He replied, "Right, right. She's right."

If his reply sounds oddly out of context... well, it is. But it has two things going for it!

1) Correct gender in gender-specific pronoun.
2) Expressing a positive thought.

It just so happens that he was talking to me when he referred to me as 'she'. And while 'right' is a synonym for 'yes', it is not always an appropriate alternative.

But I don't care! My kid is saying new things. He's experimenting with language. He'll get the nuances down later.

Tuesday, August 2, 2011

A cat named Cat: an attachment story

Here's Trixie, the real deal

Here's Cat, with Ban Lu

Somewhere in my pre-adoption reading, I came across an explanation for why children have loveys - toys or objects that they project their feelings of attachment onto. For instance, the security blanket that Linus is so attached to in Peanuts. The book mentioned that adopted children who struggle with attachment issues may not have enough feelings of attachment for a lovey. They're working so hard to form attachments to their adoptive parent(s) that they have nothing left over for the toy or blanket.

Okay, fair enough. But we bought a few Beanie Babies for AwesomeCloud just in case. In case he needed something soft to hug. In case he found it easier to bond with the toy than with us. In case he happened to like stuffed animals.

Well, he didn't. We brought the calico cat with us to China. We chose it because it resembled our cat Trixie, who, we assumed, would be a fixture in his life when he got home. He wanted nothing to do with the Beanie Baby cat, and after all our cajoling and patience, the toys he responded to were made of hard plastic and had buttons that beeped or played tunes.

I understand why some people gripe about electronic baby toys, but for us, they were the only toys that would draw his gaze. Eventually, he also grew to like plastic trucks and matchbox cars. Soft toys, toys with faces, and especially stuffed animals repelled him. Sometimes they terrified him. To this day he still has a little problem with puppets.

He learned to like real cats; however, Trixie died two months after he met her. She was very good with him, but she lost her vision, and then her balance, and then she was gone. (So, as most people reading this know, we got two more cats! But neither of them are calico, so the Beanie Baby no longer resembles a household member.)

Cloud's Early Intervention teacher went to work on his phobias. She brought in all sorts of toys he was afraid of, and put them away when he cried. I was almost amazed that he didn't develop a phobia of her, she did it so frequently. But, nope, he grew to like her. He really dug her. And one day she invented a game so irresistible that he didn't even mind that it involved the calico cat. See, she started playing a wonderfully silly song about cats running around in a circle. And then she made our two Beanie Baby cats run in a circle. After a few runs, Cloud even wanted to hold one of the cats himself.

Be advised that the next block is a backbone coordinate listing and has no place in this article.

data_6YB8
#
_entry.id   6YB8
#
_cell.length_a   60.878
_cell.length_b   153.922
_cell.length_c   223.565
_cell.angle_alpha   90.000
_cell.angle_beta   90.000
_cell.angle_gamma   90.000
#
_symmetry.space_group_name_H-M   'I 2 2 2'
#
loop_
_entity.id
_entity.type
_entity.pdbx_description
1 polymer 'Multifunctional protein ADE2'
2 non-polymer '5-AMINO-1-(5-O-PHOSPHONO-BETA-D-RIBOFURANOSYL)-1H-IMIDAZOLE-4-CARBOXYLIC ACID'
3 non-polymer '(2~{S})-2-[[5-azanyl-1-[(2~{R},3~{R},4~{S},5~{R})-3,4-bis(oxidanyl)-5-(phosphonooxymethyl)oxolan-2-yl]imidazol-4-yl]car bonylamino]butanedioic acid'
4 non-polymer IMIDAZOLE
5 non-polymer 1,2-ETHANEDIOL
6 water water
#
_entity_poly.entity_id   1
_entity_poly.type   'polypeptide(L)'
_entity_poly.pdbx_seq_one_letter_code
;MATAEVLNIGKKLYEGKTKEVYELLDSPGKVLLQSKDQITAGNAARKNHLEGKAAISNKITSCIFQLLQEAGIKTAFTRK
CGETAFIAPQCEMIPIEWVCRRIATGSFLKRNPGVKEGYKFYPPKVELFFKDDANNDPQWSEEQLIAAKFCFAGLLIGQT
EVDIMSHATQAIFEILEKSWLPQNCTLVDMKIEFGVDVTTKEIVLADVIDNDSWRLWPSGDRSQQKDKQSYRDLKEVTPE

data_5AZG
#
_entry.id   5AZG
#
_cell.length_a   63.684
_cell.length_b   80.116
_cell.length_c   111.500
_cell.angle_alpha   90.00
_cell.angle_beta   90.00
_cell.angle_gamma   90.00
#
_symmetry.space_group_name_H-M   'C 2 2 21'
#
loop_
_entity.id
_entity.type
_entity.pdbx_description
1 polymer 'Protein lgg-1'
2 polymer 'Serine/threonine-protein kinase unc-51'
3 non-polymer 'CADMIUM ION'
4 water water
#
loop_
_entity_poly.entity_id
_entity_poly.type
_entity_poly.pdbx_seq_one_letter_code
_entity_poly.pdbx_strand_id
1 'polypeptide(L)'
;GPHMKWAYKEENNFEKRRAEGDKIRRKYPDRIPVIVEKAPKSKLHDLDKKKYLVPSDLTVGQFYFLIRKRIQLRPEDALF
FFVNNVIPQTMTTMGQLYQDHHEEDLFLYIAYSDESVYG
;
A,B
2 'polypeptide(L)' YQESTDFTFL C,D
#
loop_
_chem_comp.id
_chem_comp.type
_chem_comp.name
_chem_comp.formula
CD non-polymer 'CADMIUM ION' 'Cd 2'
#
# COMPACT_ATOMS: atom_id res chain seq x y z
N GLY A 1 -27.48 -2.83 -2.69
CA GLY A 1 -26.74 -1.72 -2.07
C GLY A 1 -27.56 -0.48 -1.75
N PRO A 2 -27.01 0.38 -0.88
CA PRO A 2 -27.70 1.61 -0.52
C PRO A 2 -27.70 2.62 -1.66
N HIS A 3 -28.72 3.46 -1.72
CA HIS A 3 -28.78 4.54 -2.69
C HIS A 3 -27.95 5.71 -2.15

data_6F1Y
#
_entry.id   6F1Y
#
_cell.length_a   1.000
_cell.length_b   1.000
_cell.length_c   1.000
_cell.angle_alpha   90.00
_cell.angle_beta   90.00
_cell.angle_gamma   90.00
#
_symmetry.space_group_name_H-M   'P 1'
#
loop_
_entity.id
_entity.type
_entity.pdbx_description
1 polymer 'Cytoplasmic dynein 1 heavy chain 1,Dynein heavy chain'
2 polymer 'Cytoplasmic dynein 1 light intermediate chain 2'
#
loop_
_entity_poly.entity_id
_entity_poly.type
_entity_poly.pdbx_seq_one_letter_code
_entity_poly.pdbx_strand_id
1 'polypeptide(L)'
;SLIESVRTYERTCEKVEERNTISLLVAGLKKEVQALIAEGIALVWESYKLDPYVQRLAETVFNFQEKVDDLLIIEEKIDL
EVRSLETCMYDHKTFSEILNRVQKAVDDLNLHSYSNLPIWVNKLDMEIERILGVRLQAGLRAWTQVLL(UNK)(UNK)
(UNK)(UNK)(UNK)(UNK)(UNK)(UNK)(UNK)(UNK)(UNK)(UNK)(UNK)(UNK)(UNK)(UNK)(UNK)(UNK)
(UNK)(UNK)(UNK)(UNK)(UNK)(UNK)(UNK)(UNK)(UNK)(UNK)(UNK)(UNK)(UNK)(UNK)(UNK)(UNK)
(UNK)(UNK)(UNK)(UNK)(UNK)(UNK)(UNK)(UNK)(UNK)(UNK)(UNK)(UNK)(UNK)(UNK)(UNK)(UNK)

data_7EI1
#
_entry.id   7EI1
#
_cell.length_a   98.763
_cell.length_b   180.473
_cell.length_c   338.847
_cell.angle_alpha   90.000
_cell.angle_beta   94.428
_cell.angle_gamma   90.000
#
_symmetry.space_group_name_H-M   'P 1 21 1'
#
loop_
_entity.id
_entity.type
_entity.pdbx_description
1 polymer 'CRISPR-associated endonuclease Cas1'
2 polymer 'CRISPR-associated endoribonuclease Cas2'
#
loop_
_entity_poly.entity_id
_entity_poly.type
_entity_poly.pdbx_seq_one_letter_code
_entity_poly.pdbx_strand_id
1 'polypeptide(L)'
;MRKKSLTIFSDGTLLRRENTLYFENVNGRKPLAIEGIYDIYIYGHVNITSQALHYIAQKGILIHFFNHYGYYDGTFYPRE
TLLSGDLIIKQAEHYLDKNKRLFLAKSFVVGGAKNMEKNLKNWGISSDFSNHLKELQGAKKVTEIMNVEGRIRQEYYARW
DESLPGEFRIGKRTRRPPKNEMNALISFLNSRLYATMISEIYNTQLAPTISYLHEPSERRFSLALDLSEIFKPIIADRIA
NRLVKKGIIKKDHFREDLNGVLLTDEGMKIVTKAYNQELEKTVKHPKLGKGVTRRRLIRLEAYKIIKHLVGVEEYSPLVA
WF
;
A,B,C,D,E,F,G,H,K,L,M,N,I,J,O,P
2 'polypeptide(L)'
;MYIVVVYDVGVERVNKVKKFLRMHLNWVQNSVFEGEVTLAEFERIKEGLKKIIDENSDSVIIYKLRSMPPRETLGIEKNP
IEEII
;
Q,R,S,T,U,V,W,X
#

I don't know what happened to the leopard-print cat. The calico was his preferred Beanie of the two. He called it "Tat." We started calling it "Cat."

He started taking it in the car with him once in a while. Sometimes we'd bring it back into the house, and sometimes he'd realize he wanted it and we'd go into the car to fetch it for him. One day he brought it into a store. Sometime later, Daddy let him bring it to church. He began asking for it as "Tiy tat." (Kitty cat.)

His k sounds are improving, and sometimes he calls it "Cat" now. Recently, he has begun taking it to bed with him. Several times, when he lost track of Cat, he began to cry.

We bought a spare.

We're not going to do anything elaborate, like secretly switch the cats so they age similarly. No, he's already seen that Beanie model in the store, shiny and new, while he clutched his dirty old one. In fact AC Moore carries hem, and he likes to bring Cat into the store to say hi to all the other Beanie cats. Someday, if he loses the original Cat, we'll pull our replacement Cat and tell him the truth about it. Then he can make the hard adjustment in his own time.

I don't know how amazed I should be that this has happened. I don't know what the statistics are for attachment-challenged children growing into the ability to keep a lovey. I do know that not every child with healthy attachment engages in this behavior - 'normal' does not necessarily mean 'universal'.

But I'm glad that he's growing and learning and developing a personality. I'm glad that he's mindful of his surroundings. I'm glad that he's doing things that almost any mom can totally relate to, even if her kids' circumstances were nothing like mine's.

One think I am most definitely amazed about, though, is the Kid's ability to keep track of Cat. Admittedly we live in a small house, and there are only so many places he can leave her. But today in Trader Joe's, he showed remarkable mindfulness. He was pushing one of the kid-sized carts, and when we emptied our groceries onto the register, he announced, "Cart back!" I encouraged him to go put the cart back and then return to our register, and as I watched him, the lady behind me observed, "He put his stuffed animal in the cart. Will he remember to take it?"

"Oh yes," I assured her. "And if he doesn't, I will."

Well, I didn't. He lost sight of me on his way back - he got caught behind a cluster of other customers - and I was waving so hard I forgot to notice he didn't have Cat with him. No matter! He realized it right away, ran all the way back, and had an easier time finding me the second time.

I should probably put our phone number on her tag, though. Just in case. He can remember her just in time 30 times in a row, but it's that one time he completely forgets that matters.

Still, I was impressed, and so were the lady and the cashier.